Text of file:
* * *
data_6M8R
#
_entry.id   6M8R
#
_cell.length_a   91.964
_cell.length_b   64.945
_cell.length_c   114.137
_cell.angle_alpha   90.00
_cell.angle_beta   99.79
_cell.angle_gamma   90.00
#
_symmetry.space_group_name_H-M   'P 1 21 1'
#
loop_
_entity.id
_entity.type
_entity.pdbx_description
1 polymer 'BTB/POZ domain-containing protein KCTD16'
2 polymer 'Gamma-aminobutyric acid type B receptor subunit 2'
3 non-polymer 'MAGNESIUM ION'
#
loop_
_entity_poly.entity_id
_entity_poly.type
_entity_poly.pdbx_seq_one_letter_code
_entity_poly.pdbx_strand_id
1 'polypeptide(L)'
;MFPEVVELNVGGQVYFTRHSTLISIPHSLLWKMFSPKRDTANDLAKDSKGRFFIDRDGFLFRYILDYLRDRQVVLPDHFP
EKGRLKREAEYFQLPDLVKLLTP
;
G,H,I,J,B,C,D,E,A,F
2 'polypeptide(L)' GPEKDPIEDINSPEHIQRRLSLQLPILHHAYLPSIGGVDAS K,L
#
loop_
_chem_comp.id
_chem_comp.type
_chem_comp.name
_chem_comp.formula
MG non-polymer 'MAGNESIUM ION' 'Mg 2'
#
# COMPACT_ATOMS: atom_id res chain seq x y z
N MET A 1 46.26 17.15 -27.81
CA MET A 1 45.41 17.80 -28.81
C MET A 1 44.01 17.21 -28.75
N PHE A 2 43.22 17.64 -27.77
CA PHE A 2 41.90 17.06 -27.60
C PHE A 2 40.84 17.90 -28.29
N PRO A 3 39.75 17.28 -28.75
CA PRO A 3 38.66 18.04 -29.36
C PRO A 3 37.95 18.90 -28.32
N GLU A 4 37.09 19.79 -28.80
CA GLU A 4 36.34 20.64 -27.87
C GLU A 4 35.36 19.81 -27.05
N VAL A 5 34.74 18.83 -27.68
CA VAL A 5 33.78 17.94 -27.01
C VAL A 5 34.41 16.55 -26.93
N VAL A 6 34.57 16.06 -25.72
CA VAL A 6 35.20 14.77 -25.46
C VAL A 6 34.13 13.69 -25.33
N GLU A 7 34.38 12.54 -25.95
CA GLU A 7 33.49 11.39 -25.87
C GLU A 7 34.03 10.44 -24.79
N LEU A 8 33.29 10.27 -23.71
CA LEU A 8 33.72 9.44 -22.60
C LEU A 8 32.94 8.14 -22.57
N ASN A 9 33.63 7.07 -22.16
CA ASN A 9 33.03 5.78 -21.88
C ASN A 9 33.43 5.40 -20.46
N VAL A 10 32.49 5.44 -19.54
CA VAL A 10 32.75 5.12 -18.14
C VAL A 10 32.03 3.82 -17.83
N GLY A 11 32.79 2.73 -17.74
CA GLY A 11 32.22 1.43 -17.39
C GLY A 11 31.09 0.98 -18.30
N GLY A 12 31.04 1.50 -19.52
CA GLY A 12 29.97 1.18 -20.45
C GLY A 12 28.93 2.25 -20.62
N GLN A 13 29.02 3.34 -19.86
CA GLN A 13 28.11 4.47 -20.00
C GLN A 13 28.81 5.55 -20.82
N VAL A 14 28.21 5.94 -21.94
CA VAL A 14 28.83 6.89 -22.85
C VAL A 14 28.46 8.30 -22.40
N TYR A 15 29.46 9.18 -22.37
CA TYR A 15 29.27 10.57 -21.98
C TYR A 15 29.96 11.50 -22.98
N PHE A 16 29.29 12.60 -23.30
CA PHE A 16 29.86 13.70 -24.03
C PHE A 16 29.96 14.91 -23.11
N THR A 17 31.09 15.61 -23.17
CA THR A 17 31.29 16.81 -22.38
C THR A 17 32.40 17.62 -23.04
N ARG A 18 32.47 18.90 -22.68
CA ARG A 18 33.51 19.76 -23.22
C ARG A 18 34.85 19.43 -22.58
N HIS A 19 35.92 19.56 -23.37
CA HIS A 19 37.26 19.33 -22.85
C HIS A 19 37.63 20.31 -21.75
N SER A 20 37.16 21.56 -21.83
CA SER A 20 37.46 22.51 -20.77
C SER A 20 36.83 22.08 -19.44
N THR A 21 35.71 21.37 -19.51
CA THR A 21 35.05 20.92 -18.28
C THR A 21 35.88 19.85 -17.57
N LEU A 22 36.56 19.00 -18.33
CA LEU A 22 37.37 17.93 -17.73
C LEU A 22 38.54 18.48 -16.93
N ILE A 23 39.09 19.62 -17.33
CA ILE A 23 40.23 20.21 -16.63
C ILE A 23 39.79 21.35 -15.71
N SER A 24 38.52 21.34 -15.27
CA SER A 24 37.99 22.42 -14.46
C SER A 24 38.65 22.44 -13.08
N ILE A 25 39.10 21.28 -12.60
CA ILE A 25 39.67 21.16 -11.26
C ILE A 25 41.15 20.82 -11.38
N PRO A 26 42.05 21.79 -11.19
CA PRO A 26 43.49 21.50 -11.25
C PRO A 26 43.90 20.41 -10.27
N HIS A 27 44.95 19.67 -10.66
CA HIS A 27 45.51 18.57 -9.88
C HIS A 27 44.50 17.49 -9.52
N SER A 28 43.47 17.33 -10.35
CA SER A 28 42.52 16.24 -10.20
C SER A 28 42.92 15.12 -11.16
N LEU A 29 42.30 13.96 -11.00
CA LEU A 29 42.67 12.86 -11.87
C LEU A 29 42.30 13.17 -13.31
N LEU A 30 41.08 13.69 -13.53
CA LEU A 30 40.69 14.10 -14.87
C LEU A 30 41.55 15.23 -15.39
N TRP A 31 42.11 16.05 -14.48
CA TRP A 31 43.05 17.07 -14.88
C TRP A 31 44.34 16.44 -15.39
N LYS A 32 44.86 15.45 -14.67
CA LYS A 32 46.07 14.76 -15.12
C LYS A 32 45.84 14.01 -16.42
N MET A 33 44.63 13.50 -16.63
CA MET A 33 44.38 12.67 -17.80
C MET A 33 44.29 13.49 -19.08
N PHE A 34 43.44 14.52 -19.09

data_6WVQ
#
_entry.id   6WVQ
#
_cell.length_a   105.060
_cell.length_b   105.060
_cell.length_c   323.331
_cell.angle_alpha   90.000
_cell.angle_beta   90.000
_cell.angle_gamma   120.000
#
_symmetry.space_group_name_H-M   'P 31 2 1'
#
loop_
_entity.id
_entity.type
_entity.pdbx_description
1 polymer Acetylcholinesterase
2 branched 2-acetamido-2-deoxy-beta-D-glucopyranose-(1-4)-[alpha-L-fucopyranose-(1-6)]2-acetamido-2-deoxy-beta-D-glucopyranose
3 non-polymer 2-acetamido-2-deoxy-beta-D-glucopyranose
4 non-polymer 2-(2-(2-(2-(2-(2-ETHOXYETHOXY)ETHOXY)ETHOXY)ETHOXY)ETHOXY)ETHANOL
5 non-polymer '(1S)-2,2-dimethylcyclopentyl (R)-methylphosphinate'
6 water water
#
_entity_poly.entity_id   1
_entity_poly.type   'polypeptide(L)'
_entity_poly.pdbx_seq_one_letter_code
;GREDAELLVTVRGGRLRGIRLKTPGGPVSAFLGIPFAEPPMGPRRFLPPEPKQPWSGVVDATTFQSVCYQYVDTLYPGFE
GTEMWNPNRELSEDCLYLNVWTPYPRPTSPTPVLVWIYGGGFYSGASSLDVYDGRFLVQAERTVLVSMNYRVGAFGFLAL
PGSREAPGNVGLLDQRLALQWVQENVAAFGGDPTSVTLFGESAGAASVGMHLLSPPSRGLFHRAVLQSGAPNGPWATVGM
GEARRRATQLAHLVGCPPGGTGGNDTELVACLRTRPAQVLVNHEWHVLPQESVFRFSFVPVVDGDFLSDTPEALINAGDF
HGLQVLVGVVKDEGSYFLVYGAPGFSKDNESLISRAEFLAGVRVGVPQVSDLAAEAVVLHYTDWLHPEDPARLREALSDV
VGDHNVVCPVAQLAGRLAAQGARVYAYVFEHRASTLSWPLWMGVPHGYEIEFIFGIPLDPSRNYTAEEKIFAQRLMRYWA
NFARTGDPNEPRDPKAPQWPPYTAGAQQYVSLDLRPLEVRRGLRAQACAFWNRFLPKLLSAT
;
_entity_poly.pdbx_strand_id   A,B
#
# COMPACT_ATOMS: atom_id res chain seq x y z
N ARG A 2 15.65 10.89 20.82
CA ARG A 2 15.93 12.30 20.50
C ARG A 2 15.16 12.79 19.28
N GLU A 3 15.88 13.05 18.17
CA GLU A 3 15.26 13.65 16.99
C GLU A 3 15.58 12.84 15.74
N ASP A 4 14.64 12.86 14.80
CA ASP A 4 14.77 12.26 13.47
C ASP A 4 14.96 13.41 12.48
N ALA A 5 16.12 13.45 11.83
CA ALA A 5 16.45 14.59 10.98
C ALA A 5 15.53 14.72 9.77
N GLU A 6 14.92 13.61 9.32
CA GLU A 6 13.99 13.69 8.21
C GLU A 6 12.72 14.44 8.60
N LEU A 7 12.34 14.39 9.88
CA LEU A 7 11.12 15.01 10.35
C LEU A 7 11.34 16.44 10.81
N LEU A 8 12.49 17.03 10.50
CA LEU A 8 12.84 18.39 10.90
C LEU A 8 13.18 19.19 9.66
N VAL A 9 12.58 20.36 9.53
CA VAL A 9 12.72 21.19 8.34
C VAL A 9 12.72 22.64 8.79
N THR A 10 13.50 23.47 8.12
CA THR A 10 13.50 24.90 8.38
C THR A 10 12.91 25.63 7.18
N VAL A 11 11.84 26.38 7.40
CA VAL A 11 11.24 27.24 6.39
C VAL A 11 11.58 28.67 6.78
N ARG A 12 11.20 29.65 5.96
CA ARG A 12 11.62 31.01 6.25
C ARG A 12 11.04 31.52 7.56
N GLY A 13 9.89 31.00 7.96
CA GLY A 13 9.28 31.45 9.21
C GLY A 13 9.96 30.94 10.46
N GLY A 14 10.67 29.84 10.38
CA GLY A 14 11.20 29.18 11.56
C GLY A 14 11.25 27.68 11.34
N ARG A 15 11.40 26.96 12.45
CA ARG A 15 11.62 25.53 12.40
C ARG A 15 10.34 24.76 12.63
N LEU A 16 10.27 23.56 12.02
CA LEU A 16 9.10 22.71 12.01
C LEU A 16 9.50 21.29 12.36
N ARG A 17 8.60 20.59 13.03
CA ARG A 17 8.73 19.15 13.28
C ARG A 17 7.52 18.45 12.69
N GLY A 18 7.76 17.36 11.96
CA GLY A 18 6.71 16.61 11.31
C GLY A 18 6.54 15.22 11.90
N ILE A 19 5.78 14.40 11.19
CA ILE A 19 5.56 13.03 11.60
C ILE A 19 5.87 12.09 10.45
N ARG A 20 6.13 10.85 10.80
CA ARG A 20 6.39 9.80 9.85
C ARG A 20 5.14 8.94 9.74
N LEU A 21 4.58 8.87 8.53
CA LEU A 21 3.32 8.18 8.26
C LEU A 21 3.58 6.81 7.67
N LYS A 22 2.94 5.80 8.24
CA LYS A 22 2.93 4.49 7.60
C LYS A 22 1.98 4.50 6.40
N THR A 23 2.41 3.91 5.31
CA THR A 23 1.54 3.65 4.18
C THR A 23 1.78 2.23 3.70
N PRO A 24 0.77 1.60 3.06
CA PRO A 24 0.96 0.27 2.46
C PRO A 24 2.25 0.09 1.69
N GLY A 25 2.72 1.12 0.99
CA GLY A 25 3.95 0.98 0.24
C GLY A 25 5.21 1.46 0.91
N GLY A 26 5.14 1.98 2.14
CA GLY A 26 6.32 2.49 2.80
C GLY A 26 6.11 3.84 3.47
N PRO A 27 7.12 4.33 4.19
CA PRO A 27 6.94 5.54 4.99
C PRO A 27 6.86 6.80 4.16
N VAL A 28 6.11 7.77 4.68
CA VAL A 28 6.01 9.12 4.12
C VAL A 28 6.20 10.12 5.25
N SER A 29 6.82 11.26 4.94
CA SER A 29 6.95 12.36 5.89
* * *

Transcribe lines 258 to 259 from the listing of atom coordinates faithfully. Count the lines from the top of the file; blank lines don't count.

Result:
N VAL A 28 6.11 7.77 4.68
CA VAL A 28 6.01 9.12 4.12